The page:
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Homework Help: Power series expansion of a function of x

  1. Feb 19, 2009 #1
    1. The problem statement, all variables and given/known data

    [Directions to problem]
    Show that the function of x gives a power series expansion on some interval centered at the origin. Find the expansion and give its interval of validity.

    [tex] \int_0^x e^{-t^2} dt [/tex]

    2. Relevant equations

    3. The attempt at a solution

    I have that, [tex]e^{-t^2} = \sum_0^{\infty} \frac{(-1)^n(t^2)^n}{n!} [/tex]

    I now am wondering whether I can take the integral of this series as follows,

    [tex]\int_0^x \sum_0^{\infty} \frac{(-1)^n(t^2)^n}{n!} dt = \sum_0^{\infty} \frac{(-1)^n(x^{2n+1})}{n!(2n+1)} [/tex]

    Am I allowed to do that and if so, what is the justication?


    I performed the ratio test on the result and the limit as n approached 0 was 0, and I therefore concluded that the series converges for all x in R.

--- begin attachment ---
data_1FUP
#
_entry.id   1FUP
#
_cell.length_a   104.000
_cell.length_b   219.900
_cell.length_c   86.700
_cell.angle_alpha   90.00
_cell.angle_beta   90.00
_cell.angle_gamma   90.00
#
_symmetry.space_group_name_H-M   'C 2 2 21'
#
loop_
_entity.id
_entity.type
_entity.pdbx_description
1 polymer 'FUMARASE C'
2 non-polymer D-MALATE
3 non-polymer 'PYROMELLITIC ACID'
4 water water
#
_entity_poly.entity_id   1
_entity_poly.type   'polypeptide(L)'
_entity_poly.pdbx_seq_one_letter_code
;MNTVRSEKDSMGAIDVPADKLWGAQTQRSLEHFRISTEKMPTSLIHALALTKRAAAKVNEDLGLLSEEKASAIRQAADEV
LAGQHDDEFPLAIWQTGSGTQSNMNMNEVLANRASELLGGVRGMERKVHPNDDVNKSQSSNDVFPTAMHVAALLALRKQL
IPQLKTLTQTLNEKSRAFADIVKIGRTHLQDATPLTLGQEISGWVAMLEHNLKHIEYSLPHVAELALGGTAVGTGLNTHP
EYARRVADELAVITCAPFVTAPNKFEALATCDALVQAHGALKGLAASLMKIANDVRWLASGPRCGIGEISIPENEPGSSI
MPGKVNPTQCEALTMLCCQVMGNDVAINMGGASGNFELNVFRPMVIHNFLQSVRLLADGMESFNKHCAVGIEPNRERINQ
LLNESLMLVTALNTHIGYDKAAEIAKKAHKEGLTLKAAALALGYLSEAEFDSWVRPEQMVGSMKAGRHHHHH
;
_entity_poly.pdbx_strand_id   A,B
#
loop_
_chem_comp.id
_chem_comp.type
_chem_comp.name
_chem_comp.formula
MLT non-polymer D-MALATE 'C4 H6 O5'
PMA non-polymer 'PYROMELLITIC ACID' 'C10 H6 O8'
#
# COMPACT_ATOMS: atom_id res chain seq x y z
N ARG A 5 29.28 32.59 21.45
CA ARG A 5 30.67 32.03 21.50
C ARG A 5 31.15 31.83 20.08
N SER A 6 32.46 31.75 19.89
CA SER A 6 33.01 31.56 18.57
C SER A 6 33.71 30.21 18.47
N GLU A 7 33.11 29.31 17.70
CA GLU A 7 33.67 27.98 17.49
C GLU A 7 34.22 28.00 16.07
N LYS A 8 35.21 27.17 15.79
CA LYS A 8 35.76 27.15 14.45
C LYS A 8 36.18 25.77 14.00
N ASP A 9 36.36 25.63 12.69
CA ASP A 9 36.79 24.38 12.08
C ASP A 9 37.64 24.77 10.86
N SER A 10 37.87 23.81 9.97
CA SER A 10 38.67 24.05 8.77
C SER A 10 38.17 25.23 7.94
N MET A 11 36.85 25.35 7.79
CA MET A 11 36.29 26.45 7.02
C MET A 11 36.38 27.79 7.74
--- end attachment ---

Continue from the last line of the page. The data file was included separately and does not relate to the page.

2. jcsd
  3. Feb 19, 2009 #2


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    Science Advisor

    I think you mean "prove the function has a power series" since the integration itself does not directly "give" the power series.

    Yes, as long as you are inside the radius of convergence, you can integrate a power series term by term.
  4. Feb 19, 2009 #3


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    Gold Member

    Also the series expansion of [tex]e^{x}[/tex] is valid for all x
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